Sunday Gazette-Mail from Charleston, West Virginia on June 16, 1974 · Page 32
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Sunday Gazette-Mail from Charleston, West Virginia · Page 32

Charleston, West Virginia
Issue Date:
Sunday, June 16, 1974
Page 32
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Page 32 article text (OCR)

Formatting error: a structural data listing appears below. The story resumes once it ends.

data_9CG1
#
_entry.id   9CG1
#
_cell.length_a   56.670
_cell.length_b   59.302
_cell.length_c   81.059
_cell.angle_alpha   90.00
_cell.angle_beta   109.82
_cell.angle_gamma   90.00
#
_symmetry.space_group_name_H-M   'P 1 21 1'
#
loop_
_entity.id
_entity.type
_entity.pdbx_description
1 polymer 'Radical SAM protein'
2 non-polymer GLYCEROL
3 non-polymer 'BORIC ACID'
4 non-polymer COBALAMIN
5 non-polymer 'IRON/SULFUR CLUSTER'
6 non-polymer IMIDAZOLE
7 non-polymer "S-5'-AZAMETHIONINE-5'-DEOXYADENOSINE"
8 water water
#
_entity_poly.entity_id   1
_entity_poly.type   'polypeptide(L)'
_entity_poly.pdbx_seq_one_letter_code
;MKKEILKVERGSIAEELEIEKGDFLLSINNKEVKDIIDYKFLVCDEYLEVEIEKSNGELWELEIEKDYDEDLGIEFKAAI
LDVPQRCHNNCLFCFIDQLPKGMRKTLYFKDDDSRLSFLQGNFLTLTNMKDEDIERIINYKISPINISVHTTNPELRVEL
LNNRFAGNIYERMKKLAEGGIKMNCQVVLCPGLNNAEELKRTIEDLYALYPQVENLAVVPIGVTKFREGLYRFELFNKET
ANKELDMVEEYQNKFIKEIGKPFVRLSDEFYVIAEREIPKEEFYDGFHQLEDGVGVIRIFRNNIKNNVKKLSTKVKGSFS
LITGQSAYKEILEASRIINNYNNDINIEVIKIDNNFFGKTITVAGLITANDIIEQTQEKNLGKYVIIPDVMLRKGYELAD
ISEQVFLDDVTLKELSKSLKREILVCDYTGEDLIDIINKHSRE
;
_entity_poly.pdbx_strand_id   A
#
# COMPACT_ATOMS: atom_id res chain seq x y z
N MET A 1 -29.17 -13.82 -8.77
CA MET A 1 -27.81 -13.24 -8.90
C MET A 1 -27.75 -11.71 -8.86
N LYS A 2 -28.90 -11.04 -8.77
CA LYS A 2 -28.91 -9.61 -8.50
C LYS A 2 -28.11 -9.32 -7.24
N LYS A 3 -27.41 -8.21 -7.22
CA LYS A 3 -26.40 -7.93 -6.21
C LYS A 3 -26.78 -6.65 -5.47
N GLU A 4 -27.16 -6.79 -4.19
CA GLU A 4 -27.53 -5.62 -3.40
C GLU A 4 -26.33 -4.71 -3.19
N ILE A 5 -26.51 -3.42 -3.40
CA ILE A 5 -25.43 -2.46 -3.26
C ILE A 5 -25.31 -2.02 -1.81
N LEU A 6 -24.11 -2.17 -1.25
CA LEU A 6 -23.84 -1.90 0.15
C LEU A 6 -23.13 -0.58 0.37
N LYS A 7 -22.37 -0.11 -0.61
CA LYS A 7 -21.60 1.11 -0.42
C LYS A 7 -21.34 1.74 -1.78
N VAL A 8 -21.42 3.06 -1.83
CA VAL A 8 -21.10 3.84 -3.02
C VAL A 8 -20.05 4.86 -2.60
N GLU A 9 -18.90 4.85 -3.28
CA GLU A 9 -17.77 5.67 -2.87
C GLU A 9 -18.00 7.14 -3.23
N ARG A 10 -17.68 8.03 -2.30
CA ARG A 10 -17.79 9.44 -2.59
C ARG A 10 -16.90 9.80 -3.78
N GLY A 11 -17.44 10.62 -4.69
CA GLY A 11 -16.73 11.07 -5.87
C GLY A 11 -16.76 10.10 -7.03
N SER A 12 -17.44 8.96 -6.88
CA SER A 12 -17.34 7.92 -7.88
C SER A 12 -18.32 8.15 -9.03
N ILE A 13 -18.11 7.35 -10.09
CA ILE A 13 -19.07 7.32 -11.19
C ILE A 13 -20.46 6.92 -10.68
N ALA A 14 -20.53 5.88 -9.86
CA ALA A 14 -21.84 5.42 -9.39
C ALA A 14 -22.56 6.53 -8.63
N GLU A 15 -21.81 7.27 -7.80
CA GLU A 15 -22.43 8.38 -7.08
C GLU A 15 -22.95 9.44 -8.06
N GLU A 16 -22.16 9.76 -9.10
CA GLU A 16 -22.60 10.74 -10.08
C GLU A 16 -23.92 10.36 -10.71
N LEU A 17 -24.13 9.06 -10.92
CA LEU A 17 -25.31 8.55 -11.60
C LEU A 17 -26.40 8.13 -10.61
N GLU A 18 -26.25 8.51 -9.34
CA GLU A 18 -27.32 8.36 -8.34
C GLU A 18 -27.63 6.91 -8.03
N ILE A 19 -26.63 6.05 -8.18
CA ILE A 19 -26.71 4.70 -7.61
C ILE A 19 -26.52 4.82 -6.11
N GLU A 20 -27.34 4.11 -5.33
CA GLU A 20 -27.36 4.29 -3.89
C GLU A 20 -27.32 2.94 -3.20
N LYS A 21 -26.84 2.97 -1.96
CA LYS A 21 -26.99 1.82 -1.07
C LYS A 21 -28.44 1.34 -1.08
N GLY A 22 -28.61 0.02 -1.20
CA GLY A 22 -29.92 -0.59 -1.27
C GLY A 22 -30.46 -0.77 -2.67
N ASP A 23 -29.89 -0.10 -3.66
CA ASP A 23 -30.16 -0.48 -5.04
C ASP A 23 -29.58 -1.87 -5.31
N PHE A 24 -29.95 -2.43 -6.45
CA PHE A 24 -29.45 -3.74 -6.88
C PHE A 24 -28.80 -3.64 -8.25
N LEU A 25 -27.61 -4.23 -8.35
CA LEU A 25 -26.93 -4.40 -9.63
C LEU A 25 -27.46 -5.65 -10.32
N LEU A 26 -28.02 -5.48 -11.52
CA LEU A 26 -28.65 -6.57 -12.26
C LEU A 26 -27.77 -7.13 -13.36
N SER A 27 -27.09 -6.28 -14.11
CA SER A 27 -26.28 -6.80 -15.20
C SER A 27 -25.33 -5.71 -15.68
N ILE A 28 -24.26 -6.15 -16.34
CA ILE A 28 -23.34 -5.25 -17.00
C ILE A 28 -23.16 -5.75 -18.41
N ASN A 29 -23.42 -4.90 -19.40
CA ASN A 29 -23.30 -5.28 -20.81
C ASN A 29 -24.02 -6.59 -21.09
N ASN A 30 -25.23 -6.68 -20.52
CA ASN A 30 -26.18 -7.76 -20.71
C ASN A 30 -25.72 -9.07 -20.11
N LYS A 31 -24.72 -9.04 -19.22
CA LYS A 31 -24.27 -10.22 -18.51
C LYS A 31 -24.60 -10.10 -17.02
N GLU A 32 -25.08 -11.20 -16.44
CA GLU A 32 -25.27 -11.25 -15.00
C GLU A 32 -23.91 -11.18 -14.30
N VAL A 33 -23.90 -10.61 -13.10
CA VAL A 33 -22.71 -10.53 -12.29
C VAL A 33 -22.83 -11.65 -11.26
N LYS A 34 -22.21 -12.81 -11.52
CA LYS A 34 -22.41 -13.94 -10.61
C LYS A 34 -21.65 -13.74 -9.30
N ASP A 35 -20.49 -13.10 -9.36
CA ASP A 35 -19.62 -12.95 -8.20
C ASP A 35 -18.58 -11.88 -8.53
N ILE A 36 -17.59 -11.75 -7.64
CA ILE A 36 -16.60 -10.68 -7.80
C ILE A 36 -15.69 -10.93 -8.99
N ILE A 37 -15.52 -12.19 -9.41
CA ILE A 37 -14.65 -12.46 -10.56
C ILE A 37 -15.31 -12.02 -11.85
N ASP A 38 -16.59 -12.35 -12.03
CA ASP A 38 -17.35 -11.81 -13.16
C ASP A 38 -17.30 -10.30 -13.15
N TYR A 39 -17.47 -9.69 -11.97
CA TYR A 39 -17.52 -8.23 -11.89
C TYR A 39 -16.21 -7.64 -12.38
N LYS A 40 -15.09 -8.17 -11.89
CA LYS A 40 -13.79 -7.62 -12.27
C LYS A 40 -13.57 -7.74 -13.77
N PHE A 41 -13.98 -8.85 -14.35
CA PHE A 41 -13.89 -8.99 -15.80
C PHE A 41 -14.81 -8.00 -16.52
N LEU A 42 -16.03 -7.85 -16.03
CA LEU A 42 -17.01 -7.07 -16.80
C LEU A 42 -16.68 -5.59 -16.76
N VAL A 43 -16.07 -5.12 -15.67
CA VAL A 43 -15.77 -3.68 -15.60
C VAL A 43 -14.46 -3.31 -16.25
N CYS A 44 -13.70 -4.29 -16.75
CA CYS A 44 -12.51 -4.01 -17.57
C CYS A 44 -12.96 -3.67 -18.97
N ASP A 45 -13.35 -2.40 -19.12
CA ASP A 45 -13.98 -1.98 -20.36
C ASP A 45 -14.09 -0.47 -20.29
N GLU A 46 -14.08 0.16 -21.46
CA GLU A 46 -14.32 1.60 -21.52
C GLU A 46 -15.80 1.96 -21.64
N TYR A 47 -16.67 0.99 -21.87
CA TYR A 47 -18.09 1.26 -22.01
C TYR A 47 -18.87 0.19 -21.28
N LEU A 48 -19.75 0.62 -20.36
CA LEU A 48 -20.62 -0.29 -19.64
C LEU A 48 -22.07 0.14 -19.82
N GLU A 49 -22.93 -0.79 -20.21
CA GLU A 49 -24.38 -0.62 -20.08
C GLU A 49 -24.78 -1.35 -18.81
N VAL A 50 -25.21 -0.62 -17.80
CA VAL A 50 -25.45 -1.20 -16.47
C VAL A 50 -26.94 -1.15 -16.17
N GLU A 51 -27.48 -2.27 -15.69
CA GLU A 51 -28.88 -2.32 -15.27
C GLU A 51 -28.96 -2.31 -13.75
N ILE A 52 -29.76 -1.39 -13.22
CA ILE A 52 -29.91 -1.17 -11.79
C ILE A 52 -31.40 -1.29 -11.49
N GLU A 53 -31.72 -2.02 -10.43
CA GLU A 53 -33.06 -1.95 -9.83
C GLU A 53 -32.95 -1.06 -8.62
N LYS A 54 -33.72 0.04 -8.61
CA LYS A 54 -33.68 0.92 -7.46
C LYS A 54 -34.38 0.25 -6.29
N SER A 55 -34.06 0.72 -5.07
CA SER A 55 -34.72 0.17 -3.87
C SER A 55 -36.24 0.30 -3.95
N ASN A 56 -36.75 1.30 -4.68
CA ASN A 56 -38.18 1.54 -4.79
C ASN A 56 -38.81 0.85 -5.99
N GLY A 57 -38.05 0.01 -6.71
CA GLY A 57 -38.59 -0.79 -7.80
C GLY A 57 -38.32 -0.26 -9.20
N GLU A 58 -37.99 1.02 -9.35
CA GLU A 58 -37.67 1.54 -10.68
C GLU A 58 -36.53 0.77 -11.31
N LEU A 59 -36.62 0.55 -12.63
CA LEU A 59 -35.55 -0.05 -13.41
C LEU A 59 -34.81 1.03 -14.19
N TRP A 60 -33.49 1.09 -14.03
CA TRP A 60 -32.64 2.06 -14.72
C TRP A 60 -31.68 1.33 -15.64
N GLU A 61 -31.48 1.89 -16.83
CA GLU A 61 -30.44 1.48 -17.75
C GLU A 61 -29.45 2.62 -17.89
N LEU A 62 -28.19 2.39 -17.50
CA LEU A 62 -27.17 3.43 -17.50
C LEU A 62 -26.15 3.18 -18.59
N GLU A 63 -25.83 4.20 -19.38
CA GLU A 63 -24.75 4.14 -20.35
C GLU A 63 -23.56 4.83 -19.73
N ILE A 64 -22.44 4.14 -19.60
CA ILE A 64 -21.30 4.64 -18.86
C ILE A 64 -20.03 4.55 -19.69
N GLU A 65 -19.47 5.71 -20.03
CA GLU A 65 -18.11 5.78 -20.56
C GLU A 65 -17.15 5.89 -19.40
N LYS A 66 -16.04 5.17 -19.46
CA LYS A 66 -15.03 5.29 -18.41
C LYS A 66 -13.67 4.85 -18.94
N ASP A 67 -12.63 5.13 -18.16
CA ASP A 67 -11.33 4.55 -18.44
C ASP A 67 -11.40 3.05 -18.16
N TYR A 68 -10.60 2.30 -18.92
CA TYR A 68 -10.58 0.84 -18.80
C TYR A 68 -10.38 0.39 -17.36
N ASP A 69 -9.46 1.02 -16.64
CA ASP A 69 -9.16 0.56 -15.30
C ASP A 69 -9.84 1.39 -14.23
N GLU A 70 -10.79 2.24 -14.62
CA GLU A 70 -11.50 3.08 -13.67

"Ton see, fce's not a common criminal like us. He was the chief law-enforcement officer FANNY SEILER: Affairs of State Junk Bill Chances Up A new approach to junk removal proposed by two House Democrats from the Northern Panhandle has a good chance of passage by the legislature. A bill introduced by Del. Gust Brenda, D-Hancock, and Del. Charles Donley, D- Brooke, meets a lot of objections voiced when the issue was before the legislature on so many previous occasions. It would create a division of abandoned and junked property in the State Department of Highways, set up a special fund to finance the project, and provide for the sale of junk as a revenue source. The new division is more palatable because it would get away from the current REAP office where underlings are being investigated by the Purchasing, Practices and Procedures Commission. Based on reliable information, the PPPC is looking into complaints of irregularities. The bill also makes it a misdemeanor, punishable by a fine of $25 to $500 or imprisonment of up to six months, to abandon a motor vehicle or to permit the vehicle to remain on public or private property. » THE MOORE administration proposal -- which called for a $10 fee on all new vehicles -- met objections because it didn't penalize those who scar the countryside with junk while making the innocent pay for its removal. .One of the hottest objections was to the fee. There's been some difficulty in finding out GAZETTE-MAIL Charleston, West Virginia June 16. 1974 Pap 2C Vol.18 No. 24 Name It Dynamite what private concerns, operating against competitors, charge the primary and general election opponents of the same congressmen. Representatives use Democratic or America's Founding Fathers would be nauseated by the rotten practices congressmen employ to retain their seats in the House of Representatives and the Senate. Certainly it was never contemplat- Republican printers, lodged rent free ed by those gentlemen responsible for in a tax subsidized house office build- drafting and approving the Constitu- ing, to publish their campaign litera- tion of the United States that the pub- ture at laughably low rates -- far, far lie's money could be used solely to below what their primary and general benefit re-election efforts of office- election opponents must pay for their ^ holders. Yet that's what's happening, as Peter Gruenstein of Capitol Hill News Service recently revealed in a splendid expose of congressional campaign evils. Large sums of the taxpayers' largess are spent fueling re-election campaigns of representatives and senators belonging to the nation's two major political parties. In addition, facilities whose costs are underwritten out of the same taxpayers' largess are dedicated to partisan political activity. Democratic and Republican campaign committees occupy rent free Capitol Hill offices. They receive utilities and maintenance courtesy of the U.S. taxpayer, and offices are dressed up with government issue furnishings, also purchased by taxes. These committees are in continuous operation and have a single goal: re-election of incumbents. Senators and representatives can -and do -- use House and Senate recording studios and equipment to produce campaign advertisements at laughingly low prices -- far, far below literature from printing firms competing in the open market. Senators and representatives use congressional photographers, who likewise work out of rent free offices and whose salaries are taxpaid, to aid their campaigns. Their primary and general election opponents don't enjoy similar privileges. By now, surely everybody is aware of the awful abuses to which the congressional frank is put to help incumbents. Again, we say, it wasn't the intention of our Founding Fathers, when they set up this country's legislative branch, to provide its members with a hammerlock on their offices, to make them defeat-proof, or to allow them to serve so long that they often are so mesmerized by their own sense of importance that they think anyone who announces for their seat is betraying the republic. But, alas, that latter attitude predominates throughout the Congress: any attempt to topple an incumbent is a plot hatched in the Kremlin. The Congress of the United States is filled with pompous, narrow-minded. greedy, insufferable lackeys of various interests who haven't the foggiest notion of what democracy is all about. If they did, they would quit exploiting their public trust, in ways never imagined by signers of the Constitution, to secure re-election. It's high time service in the Congress was limited, six terms in the House of Representatives and two terms in the Senate or a total of 12 years for each assembly -- and no pensions. Presidents can serve only eight years, and were a 12-year restriction on congressmen ratified in a constitutional amendment, representatives and senators might concentrate on serving the public instead of them,selves and their re-election ambitions. No American should worry that a 12-year maximum upon congressional service will damage the nation or impede representative government. The evidence is all in the opposite direction. The longer congressmen remain in office, the more impossible they become -- arrogant, obstinate, selfish, ill-humored. Yet because of the unfair resources they vote themselves and because of their immoral, not to say unlawful, uses of tax dollars, they can't be dynamited out of Washington. Thus, limiting congressional service to a 12-year maximum will be a great boon both to the people and to better government. just how much it costs to operate REAP. Expenditures made public were well below the $1.7 million that the $10 per car would produce annually. While the sale of junk is the only current method of financing in the Brenda-Donley bill, there is a reliable report that the House Judiciary Committee might consider an additional $1 to $2 on the existing $2 title transfer fee. There are .about 600,000 transfers made annually, 117,000 of which are . new titles. The new proposal is believed to be far easier to administer, and less confusing. But the bill has something better than that going for it. The-Senate just may pass it. SHORTS - State Sen. Robert Nelson, D-Cabell, was accepted by the American Council of Young Political Leaders to participate in a trip to the Soviet Union June 26-July 19, but he won't be able to go because of the special legislative session. Ten Democrats and 10 Republicans were chosen. .. .Grady Colin Kelley. the newest House member, sits in the same seat in the lower chamber that P. Henderson Kelly did when he was a member from Fayette County in the late 1940s and 1950s... .How sweet it must have been when Sen. Alan Susman, D-Raleigh, and Senate majority leader Lafe Ward, D-Mingo, were named by Senate President William Brotherton Jr., D-Kanawha, to escort Gov. Moore to the joint assembly to address the legislature last Tuesday. Both men beat opponents who got in the race with Moore!s blessing After it was reported that an employe of the Office of Emergency Services was using office space to prepare meals and stay in long past w o r k i n g hours, a foreign substance was put in the engine of another employe's car, and soap was put in the radiator of a third employe's vehicle. . . . Charleston lawyer E. Glenn Robinson has notified Judge Paul N. Pfeiffer in Washington, D.C., that Ohio Power Co. successfully burned 28,000 tons of low-sulfur West Virginia coal in its Kammer power plant near Moundsville where; American Electric Power -- the parent firm -threatened to burn Western coal.., .Opponents of the pro : posed.transfer of M o r r i s Harvey to the state can't reconcile President Marshall B u c k a l e w ' s report to the board of. trustees last Nov. 15 with the push to give the school away. Buckalew said: "Morris Harvey College has a vital role to fulfill as an independent institution of higher education in West Virginia and will continue to fulfill that role with Vitality and vision. Even in the face of a declining student enrollment with resultant financial problems, there are strong reasons for continued optimism about the future of the college".... of a committee to study the Department of Public Safety. .. .The word being circulated is that Northwestern University has been asked to work up a promotional system for state police... .Noah Floyd was re-elected Mingo County Democratic chairman, and the report from that county is that Floyd will be named after the general elec- tiofl to the county court when one member resigns Charlie Damron. a lawyer in Putnam County, is a Democratic nominee for the House from Putnam, while his brother. Ervin "K. 0." Damron. is a Democratic nominee from Mingo County.. . .Del. Charles Cline's amendment that earmarked more money for local service roads in the lirst special session, was re tained by the House Finance CommiUee last week State Sea. Mario Palwnbo. D-Kanawha, took his little boy with him to hear Gov. Moore's speech. That night at home, the boy told his parents he liked the Governor's speech and the legislature but he liked Sesame Street better. LETTERS TO THE EDITOR Stocks Short Editor: I thoroughly agree with H. C. Taylor's comments about your stock listings in both the Sunday Gazette-Mail and daily Gazette, (letters to the editor J u n e 7) I composed a rough draft of a similar letter several months ago but did not send it. At that time I composed a space allotment over a period of several months and found a wide variation in . the number of stocks listed each week. The number of stocks (and mutual funds) listed apparently depends on the amount of space left after the advertisements are placed. The more ads you've sold, the less stocks you list. I add my vote for complete New York Stock Exchange listings each day or Sunday only. If not that, please be consistent with your listings and don't chop out some of them because you've sold too many ads. I maintain daily charts of a number of stocks and frequently use the Sunday listing to catchup after vacation, etc. Last Sunday I gave up because about one third of the ones you normally list were missing. Bill J. Erdman, 1542 Autumn Rd., City Makes Plea · Editor: A dozen or so years ago, I was invited three times to present the Sunday school lesson at the Roane County annual homecoming. Each time, I quoted statements Jesus had made;;. . .Although I was quoting Jesus, some dining. . c l u b members said I was a Communist and should not be invited back, which I haven't been. Evidently, they had not read the 2nd, 4th and 5th chapters of Acts. Apparently they had not read other sayings of Jesus either, such as, "All. things work together for good, for those who love the Lord and are called according to his purpose," and "He who gives up family and virtually everything for my cause amd the Kingdom will receive now in this life an hundred fold more of about everything, and in the Good Will Needed Dr. Albert Szent-Gyorgyi -- the name is pronounced Saint Georgie -is today seeking a cure for cancer in failure - a disaster. The answer waits for a genius who sees the light." In the opinion of this eminent man lions and enjoyed talking about it at dinner. We have improved a little, but today the world spends $220 billion on JAMES Scott, an employe in Gov. Moore's office, is a great-grandpa. . . .Troy Huffman of Mason County beat Agriculture Commissioner Gus Douglass 17-3 for Mason County Democratic chairman. . . .Del. Phyllis Rutledge. D-Kanawha. has named Pat Maconey as campaign manager for her bid at the circuit clerk's job ---- Del. Jody Smirl, R- Cabell, received a handsome plaque from the West Virginia Federation of Republican Women for her eight years in the House. The plaque was made in Hagerstown, Md., where her husband has been transferred by the Chessie System ____ Del. .Phyllis Given, D-Kanawha. is scheduled to attend a meeting of the Intergovernmental Relations Committee of the National Legislative Conference in Washington Thursday and Friday. . . . Del. Ted Stacy. D-Raleigh. is a loyal party man so he's su PP° rtin g Democratic candi- f^ 0 " ut ^blSflS ' 5* who switched parties 'and is his research laboratory at Woods of good will what is the world's great- armaments while half its children go r u n n i n g as a Republi- Hole. Mass. Earlier this fall Arthur S. Freeso interviewed this brilliant scientist, who won the Nobel Prize for isolating and identifying ascorbic acid. Vitamin C. Freese's article was published in the November-December issue of National Retired Teachers Assn. Journal. What. Dr. Szent-Gyorgyi was asked, is the status of a cause and cure for cancer? "Every week," he replied, "yon read about a breakthrough in cancer, but cancer research is stuck completely -- it doesn't move at all -- and that usually signifies that some basic idea is missing withoit wfcich tbe problem cannot be soiveiL Yot can't make Jfplan to cMqi«r cancer, aifa crash program is only a sfctrtcit to est danger? "The United States Army! Every (Dr. Szent-Gyorgyi's emphasis) army- is a danger: The greater the danger because an army wants to grow and grow, it wants to be used, to be needed. A considerable part of our tax dollar goes into instruments of destruction and killing: but I am convinced that life could be very beautiful, very- healthful and happy, very elevated -if we would spend our money on knowledge and beauty, which are the most essential ingredients of life." What is the world's greatest hope? "We think of ourselves as the finished products of nature, but we're just developing. If I had been born in ancient Rome, I would have taken rhy children to see Christians eaten by to bed hungry, without enough protein to build a functional brain. That's a terrible crime and I'm bitter when I see it. "I hope that in another thousand years mankind will develop and no longer behave like a crazy ape -- that our tax dollars will go for beauty and knowledge and the production of useful things, not bombs."-' What is the world's greatest need? "Intelligence -- clean, clear, honest thinking. Then peace comes by itself: for once you're intelligent, you don't invest all your money in killing your fellow men." We wish '· add a postscript to the last questi i COIK srning the world's greatest need. It's more men of good will on the order of an Albert Szent- Gyorgyi. can Leon Ginsberg, dean and professor of social work at West Virginia University. is the author of a long article on the rights of mentally committed persons in the May 25 issue of The Nation magazine. Ginsberg has been studying the problem for 10 years. Ginsberg, incidentally, was world to come life eternal. . . . " When I think of how delightful we can make this world by conducting human affairs pro- pertly. and how short we fall of doing so. I think of what Alexander Hamilton contended for at the time our Constitution was adopted. He wanted an aristocracy, which he termed a rule by the best, instead of democracy, which he regarded as a rule by the worst. At a banquet in New York, the toastmaster called upon him to give a toast to democracy. He rose and said. "Your people, sir. is a great beast," and immediately sat down. If being for a best possible state of affairs for everyone's benefit makes me a Communist, I plead nolo coatendere. Horace S. Meldahl, 209 Davidson Bldg., City. New Life Born Editor: Once again, with breathtaking awe, we are witnessing nature's age old-drama. Spring, in all its dazzling glory, is here -- spring, a scene in God's continuous panorama. . . . New life is born on every hand. Once more, the grass is green, frees are adorned with a new coat of leaves. The master of creation, .the bridegroom of love, sends his deepest affections as he studs the ' earth with millions and millions of flowers, so beautiful words cannot describe. Birds sing merrily as they build their nests. God has filled their hearts with love... .Across the meadow, we listen to the bawl of the new-born calf as it watches the playful antics of a dozen week-old lambs. Yes, spring is a renewal of life, a new beginning a reflection of the beginning of life eternal. Summer dramatizes-the period of preparations Autumn, in-all of its beauty, exe- plifies the peak of life on . earth. -Winter protrays the tombs. Spring.:. ;)1 . .is for those who prepared through the summer and reaped a full harvest in the evening time of life. Benjamin F. Rhodes. Healthy Heights. Rt. 9. Box 28. Morgantown Memory Lane Editor: Remember when: We skated on Hackley's Pond in winter? The first professional baseball (and basketball) teams played here? The first high school track meet was held here? When Glenwood Country Club had a golf course in West Charleston and caddy fee was 10 cents? When the first brick street in the U. S. was torn up here? Slab Town was known to everyone? When boys used to'swim in the water works reservoir on Capitol Hill? When they skated on Kanawha River? When the first automobile and adding machine came to town? When coal companies had banks make payrolls up using gold and silver because if it . was stolen, the theif could not transport it over the mountains on a c c o u n t - o f the weight? When it cost five cents to walk across the South Side Bridge. When national bank notes came from Washington. .. in sheets of five and they ( "had to be cut and the bank president's name and cashier's name stamped on each bill? When Mother Jones' boys' suits, sold by Frankenberger's had a penny in the coat pocket? When they moved Morris Harvey College from Barboursville to Charleston and everyone said, "They brought it here to bury it?'"AndjTiany, many more.. % S: G. Campbell; ·".'..4.1.1 People's .··.·" Building, . . .... City' , .../ JENKIN L JONES Riot of Today V University of Hawaii, but much to the relief of WVU President James Harlov». he turned it down Dr. Harlow is doing a book review for The Sunday Gazette-Mail 9- THERE'S a belief by some that Sen. Pat Hamilton. D- Fayette. would run for Senate president with Gov. Moore's support There's a feeling that House Speaker Lewis McManus. D-Raleigh, is dragging his feet on appointment Prof. Irving Kristol of New York University has raised two fascinating questions: Are free men doomed to expect a happier life than they can ever achieve? And in -their disappointment, will they lose their freedom? IN AN ARTICLE in the current issue of the Alternative, Prof. Kristol points out that Western man's insatiable desire for perfect social orders firest led him into millenarianism. The medieval Christian concluded that the world was hopeless and he yearned for the second coming when human institutions would vanish and all those worth saving would be reborn in perfection. When the age of-reason came upon us, beginning about 250 years ago, philosophers became more optimistic about life on earth. They believed that our brains would prove our salvation and that if man only became sufficiently rational the perfect state would emerge. There followed the age of science in which discovery was counted on to give us ail limitless riches, health and ease. But science had distressing fallouts, like overpopulation due to the prolongation of life, smokestack and water pollution and the chilling specter of cataclysmic weapons. P- SO NOW HOPE has turned to the age of government, based on the theory that laws and public servants can cure our ills. In the endless proli- ferafrn of government. Kristol rprs the advance of authoritarian states that will, of course, destroy freedom. Stable or reactionary societies are characterized by a limitation on human expecta- 'tions. Many years ago Stuart Chase quoted an exasperated American salesman in Mexico who excoriated the peons for their "damned wantless- ness." In progressive societies a steady escalation of wanting was credited with putting a spur to industrial and commercial vigor. Within limits this was true. The man who wanted a Model T tended to work harder than the man who was content with the old buggy. His desire was translated into more jobs, not only in Detroit but in the mines and the salesrooms which generated wealth spread among more people so that they, too. could buy more. The whole power of advertising is aimed at making people discontented with what they have so that they will forever be crowding up to the selling stalls. *· THIS WAS not unsound as long as it impelled people to save so that they might buy. But then it was discovered that if credit were vastly expanded people who had not saved could become buyers. Millions began to view their new worth not at the figure at which they could liquidate but at the figure at the outer limits of their credit. And this produced citizens who were so deeply in hock that they could stand no bad news. Hence the demand arose for guaranteed prosperity, fun employment, endlessly escalating wages and "security" from cradle to gra$e. AH th§ the politicians have been promising to deliv- er by force of government. But the trouble is that this brings up the hard political choice between the taxes necessary to support a pep pill economy or resorting to fiat money which will eventually ruin the currency and destroy security! This may explain the peculiar "death wish" of liberals, that is, the pursuing of policies which would inevitably result in the totalitarian state, a complete negation of all the human values and freedoms which the liberals claim to cherish. In such a state, philosophical liberals are the first to be strung to the lampposts. » STILL, THE. totalitarian state has one great advantage. It can stop the runaway of expectations. It can say "These things you shall not have" and still survive. The totalitarian state is mil- lenial. It claims that the second coming has come, that the perfect order is here, that further revolution is unthinkable and that the state not only has the right but the duty to squash those who would buck perfection. No free government could survive the shortfalls in consumer production that are chronic in Russia. But the Kremlin says "This is the best of all possible worlds" and continues to rule. "Utopianism,"' says Kristol, "dreams passionately of a liberation from all existing orthodoxies -- religious, social, political - but sooner or later it must wearily and gratefully surrender to a new orthodoxy which calms its passions, even as it compromises its dreams." -V It's a UmghL